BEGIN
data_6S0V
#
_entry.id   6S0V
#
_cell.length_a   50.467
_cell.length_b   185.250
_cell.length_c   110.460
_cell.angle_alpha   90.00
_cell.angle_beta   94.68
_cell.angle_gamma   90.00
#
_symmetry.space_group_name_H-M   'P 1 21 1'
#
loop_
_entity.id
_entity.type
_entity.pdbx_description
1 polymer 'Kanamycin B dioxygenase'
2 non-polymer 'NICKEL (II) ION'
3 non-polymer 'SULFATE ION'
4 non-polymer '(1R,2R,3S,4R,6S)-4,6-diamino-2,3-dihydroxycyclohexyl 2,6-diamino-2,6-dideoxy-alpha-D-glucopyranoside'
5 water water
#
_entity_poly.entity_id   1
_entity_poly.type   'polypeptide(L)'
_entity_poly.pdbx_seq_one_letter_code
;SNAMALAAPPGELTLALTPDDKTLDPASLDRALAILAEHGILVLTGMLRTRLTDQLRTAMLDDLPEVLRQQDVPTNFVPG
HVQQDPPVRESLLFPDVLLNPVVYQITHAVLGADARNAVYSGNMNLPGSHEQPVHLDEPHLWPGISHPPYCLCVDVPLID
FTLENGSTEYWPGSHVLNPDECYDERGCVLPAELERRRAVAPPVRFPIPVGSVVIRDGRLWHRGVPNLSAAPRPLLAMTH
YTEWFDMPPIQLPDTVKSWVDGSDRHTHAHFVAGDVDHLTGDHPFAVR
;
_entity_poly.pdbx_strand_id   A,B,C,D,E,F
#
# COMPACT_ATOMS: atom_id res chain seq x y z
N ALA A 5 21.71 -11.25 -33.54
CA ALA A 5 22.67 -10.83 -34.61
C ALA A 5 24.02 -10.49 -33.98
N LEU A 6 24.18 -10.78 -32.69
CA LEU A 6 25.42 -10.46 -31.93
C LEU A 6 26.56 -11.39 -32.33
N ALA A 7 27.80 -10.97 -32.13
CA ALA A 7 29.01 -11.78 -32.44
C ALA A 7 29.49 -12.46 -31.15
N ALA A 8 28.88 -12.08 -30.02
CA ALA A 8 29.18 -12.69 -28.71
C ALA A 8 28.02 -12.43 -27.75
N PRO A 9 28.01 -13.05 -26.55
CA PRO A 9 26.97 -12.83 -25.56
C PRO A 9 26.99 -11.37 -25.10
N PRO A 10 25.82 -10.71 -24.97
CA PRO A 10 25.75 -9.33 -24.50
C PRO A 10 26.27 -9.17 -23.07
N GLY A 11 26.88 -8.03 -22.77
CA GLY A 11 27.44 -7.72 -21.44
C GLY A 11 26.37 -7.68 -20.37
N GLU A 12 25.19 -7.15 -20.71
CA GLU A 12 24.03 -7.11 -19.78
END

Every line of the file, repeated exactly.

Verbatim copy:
data_6S0V
#
_entry.id   6S0V
#
_cell.length_a   50.467
_cell.length_b   185.250
_cell.length_c   110.460
_cell.angle_alpha   90.00
_cell.angle_beta   94.68
_cell.angle_gamma   90.00
#
_symmetry.space_group_name_H-M   'P 1 21 1'
#
loop_
_entity.id
_entity.type
_entity.pdbx_description
1 polymer 'Kanamycin B dioxygenase'
2 non-polymer 'NICKEL (II) ION'
3 non-polymer 'SULFATE ION'
4 non-polymer '(1R,2R,3S,4R,6S)-4,6-diamino-2,3-dihydroxycyclohexyl 2,6-diamino-2,6-dideoxy-alpha-D-glucopyranoside'
5 water water
#
_entity_poly.entity_id   1
_entity_poly.type   'polypeptide(L)'
_entity_poly.pdbx_seq_one_letter_code
;SNAMALAAPPGELTLALTPDDKTLDPASLDRALAILAEHGILVLTGMLRTRLTDQLRTAMLDDLPEVLRQQDVPTNFVPG
HVQQDPPVRESLLFPDVLLNPVVYQITHAVLGADARNAVYSGNMNLPGSHEQPVHLDEPHLWPGISHPPYCLCVDVPLID
FTLENGSTEYWPGSHVLNPDECYDERGCVLPAELERRRAVAPPVRFPIPVGSVVIRDGRLWHRGVPNLSAAPRPLLAMTH
YTEWFDMPPIQLPDTVKSWVDGSDRHTHAHFVAGDVDHLTGDHPFAVR
;
_entity_poly.pdbx_strand_id   A,B,C,D,E,F
#
# COMPACT_ATOMS: atom_id res chain seq x y z
N ALA A 5 21.71 -11.25 -33.54
CA ALA A 5 22.67 -10.83 -34.61
C ALA A 5 24.02 -10.49 -33.98
N LEU A 6 24.18 -10.78 -32.69
CA LEU A 6 25.42 -10.46 -31.93
C LEU A 6 26.56 -11.39 -32.33
N ALA A 7 27.80 -10.97 -32.13
CA ALA A 7 29.01 -11.78 -32.44
C ALA A 7 29.49 -12.46 -31.15
N ALA A 8 28.88 -12.08 -30.02
CA ALA A 8 29.18 -12.69 -28.71
C ALA A 8 28.02 -12.43 -27.75
N PRO A 9 28.01 -13.05 -26.55
CA PRO A 9 26.97 -12.83 -25.56
C PRO A 9 26.99 -11.37 -25.10
N PRO A 10 25.82 -10.71 -24.97
CA PRO A 10 25.75 -9.33 -24.50
C PRO A 10 26.27 -9.17 -23.07
N GLY A 11 26.88 -8.03 -22.77
CA GLY A 11 27.44 -7.72 -21.44
C GLY A 11 26.37 -7.68 -20.37
N GLU A 12 25.19 -7.15 -20.71
CA GLU A 12 24.03 -7.11 -19.78